The theory of composition in physics


Hardy, L. (2013). The theory of composition in physics. Perimeter Institute. https://pirsa.org/13040121


Hardy, Lucien. The theory of composition in physics. Perimeter Institute, Apr. 16, 2013, https://pirsa.org/13040121


          @misc{ pirsa_13040121,
            doi = {10.48660/13040121},
            url = {https://pirsa.org/13040121},
            author = {Hardy, Lucien},
            keywords = {Quantum Foundations},
            language = {en},
            title = {The theory of composition in physics},
            publisher = {Perimeter Institute},
            year = {2013},
            month = {apr},
            note = {PIRSA:13040121 see, \url{https://pirsa.org}}

Lucien Hardy Perimeter Institute for Theoretical Physics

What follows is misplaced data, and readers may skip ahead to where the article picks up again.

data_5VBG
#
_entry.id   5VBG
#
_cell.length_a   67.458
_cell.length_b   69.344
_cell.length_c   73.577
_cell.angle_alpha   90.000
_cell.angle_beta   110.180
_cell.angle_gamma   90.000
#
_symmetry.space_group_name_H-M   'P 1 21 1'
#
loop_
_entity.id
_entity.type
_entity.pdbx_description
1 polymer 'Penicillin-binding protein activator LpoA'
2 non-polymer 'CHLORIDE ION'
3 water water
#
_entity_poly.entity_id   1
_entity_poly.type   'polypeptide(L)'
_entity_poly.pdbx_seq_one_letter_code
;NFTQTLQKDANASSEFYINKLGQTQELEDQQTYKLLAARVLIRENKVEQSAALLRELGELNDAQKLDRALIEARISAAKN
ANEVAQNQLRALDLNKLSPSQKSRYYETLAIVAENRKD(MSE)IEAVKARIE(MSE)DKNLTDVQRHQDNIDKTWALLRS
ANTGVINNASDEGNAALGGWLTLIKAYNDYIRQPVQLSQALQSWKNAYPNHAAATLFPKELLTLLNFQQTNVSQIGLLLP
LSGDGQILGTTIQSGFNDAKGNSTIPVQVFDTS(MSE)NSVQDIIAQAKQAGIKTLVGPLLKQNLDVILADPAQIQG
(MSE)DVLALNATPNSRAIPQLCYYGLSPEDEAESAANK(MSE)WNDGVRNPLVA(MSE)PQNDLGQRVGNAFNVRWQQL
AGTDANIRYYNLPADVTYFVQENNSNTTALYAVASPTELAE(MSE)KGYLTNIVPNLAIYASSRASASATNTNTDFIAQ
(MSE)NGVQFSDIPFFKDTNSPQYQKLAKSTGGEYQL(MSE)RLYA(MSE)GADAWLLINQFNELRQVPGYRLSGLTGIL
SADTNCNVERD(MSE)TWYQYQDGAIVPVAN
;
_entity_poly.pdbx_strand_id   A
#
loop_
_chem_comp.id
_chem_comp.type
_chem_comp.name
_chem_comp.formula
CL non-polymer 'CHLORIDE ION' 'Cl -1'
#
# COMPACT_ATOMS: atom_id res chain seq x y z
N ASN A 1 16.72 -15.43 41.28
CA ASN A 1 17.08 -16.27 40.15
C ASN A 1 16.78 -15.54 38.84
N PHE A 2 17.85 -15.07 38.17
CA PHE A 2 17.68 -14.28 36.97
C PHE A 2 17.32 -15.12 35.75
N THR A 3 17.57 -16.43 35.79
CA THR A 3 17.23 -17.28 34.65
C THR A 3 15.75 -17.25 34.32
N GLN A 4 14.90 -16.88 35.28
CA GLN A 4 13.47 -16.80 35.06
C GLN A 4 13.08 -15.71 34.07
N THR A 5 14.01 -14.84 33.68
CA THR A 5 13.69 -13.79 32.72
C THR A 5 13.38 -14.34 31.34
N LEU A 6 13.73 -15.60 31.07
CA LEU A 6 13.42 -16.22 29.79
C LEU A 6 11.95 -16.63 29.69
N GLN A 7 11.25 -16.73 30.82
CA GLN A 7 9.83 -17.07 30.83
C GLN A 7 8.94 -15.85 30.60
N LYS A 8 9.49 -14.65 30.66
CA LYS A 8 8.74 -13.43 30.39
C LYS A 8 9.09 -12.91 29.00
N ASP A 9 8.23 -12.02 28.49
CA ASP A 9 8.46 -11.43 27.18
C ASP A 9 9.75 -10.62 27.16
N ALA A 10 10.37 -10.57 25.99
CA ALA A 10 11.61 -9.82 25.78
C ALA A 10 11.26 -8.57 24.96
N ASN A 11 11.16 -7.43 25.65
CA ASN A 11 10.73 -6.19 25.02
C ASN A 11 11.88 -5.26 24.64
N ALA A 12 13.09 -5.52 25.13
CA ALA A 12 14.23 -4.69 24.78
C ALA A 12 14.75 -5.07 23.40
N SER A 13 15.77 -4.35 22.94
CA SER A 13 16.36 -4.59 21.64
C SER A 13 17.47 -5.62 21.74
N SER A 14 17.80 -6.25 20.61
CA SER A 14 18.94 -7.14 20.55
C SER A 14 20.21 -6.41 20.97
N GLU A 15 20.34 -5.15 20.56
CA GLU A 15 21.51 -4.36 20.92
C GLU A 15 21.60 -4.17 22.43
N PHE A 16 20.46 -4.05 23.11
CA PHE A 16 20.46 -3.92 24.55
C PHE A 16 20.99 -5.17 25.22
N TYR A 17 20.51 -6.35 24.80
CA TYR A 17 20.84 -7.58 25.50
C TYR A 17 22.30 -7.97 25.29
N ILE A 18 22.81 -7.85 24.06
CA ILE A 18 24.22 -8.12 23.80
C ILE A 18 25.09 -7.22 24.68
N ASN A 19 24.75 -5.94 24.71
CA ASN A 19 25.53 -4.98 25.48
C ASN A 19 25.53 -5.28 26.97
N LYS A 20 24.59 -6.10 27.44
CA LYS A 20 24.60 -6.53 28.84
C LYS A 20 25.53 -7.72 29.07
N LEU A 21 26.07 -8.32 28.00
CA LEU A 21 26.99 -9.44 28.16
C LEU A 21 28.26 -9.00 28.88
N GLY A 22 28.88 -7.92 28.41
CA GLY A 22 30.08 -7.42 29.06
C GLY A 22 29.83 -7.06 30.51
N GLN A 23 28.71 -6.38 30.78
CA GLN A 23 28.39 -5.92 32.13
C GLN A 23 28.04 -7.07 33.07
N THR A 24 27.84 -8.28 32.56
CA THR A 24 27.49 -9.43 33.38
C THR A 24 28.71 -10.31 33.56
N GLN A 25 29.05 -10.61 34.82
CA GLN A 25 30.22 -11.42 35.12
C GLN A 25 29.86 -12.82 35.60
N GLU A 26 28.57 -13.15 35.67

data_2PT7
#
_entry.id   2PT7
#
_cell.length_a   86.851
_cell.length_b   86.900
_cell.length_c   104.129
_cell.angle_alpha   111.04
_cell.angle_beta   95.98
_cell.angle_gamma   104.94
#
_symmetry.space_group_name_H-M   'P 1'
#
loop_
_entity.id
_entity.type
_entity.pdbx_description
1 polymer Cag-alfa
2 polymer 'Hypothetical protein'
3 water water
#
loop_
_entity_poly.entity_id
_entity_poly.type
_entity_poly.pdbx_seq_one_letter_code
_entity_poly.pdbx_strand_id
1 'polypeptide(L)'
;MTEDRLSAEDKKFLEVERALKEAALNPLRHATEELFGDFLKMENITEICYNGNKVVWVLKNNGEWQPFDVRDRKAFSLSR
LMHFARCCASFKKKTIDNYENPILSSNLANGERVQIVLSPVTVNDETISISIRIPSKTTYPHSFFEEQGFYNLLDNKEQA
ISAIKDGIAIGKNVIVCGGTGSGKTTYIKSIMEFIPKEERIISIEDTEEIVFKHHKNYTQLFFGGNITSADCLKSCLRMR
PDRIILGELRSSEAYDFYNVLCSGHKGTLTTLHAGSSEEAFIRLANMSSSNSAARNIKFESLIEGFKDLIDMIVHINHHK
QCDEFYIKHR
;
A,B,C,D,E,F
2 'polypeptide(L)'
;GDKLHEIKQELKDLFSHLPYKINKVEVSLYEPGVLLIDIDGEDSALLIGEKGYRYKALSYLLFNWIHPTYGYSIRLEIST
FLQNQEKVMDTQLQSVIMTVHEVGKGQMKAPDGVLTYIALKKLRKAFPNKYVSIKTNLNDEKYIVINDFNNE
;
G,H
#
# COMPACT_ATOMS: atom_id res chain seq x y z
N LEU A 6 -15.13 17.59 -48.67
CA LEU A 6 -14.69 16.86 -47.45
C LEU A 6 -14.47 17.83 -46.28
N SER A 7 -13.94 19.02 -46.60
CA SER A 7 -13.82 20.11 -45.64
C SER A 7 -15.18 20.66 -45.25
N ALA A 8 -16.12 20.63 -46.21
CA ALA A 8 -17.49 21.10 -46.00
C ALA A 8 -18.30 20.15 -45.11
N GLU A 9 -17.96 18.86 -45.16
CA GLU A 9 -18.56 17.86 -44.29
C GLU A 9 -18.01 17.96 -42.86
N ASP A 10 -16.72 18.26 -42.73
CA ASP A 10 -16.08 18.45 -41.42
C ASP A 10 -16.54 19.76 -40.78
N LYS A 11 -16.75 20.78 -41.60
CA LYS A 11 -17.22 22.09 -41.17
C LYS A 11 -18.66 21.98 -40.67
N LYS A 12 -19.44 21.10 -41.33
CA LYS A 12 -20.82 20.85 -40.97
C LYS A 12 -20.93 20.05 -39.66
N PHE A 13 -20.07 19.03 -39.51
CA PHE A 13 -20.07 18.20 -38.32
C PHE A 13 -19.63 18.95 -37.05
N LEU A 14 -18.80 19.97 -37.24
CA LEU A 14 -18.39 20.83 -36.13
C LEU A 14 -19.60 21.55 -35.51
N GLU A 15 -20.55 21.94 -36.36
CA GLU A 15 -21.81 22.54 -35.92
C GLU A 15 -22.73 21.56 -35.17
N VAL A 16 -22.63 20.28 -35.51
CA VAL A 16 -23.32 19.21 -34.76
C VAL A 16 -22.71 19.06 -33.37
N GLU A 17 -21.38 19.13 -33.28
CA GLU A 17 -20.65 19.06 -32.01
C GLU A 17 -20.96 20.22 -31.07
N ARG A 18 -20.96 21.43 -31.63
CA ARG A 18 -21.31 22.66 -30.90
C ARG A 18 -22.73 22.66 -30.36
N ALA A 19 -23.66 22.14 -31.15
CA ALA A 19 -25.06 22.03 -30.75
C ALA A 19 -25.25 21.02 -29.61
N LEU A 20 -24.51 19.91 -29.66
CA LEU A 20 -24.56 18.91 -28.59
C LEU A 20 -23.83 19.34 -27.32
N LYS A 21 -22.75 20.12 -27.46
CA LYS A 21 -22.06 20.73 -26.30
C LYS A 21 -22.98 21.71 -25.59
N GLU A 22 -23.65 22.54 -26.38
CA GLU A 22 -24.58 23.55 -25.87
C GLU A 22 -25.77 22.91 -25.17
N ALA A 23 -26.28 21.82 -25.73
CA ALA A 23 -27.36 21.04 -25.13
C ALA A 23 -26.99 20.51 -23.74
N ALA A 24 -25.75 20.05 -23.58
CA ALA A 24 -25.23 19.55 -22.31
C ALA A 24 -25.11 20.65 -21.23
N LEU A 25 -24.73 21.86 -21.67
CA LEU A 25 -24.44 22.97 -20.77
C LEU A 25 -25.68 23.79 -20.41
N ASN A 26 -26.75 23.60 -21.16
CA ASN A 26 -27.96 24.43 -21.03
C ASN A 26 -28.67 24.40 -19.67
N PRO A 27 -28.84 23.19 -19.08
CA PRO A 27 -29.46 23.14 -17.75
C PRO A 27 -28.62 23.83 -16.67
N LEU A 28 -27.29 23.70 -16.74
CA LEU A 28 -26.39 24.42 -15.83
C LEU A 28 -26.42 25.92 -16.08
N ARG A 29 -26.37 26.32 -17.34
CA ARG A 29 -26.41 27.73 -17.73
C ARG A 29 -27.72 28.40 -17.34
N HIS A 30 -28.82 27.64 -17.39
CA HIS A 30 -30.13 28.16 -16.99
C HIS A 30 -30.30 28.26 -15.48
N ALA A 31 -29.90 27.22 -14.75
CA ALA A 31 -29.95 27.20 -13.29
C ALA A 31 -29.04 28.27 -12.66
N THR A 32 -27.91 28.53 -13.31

We develop a theory for describing composite objects in physics. These can be static objects, such as tables, or things that happen in spacetime (such as a region of spacetime with fields on it regarded as being composed of smaller such regions joined together). We propose certain fundamental axioms which, it seems, should be satisfied in any theory of composition. A key axiom is the order independence axiom which says we can describe the composition of a composite object in any order. Then we provide a notation for describing composite objects that naturally leads to these axioms being satisfied. In any given physical context we are interested in the value of certain properties for the objects (such as whether the object is possible, what probability it has, how wide it is, and so on). We associate a generalized state with an object. This can be used to calculate the value of those properties we are interested in for for this object. We then propose a certain principle, the composition principle, which says that we can determine the generalized state of a composite object from the generalized states for the components by means of a calculation having the same structure as the description of the generalized state. The composition principle provides a link between description and prediction.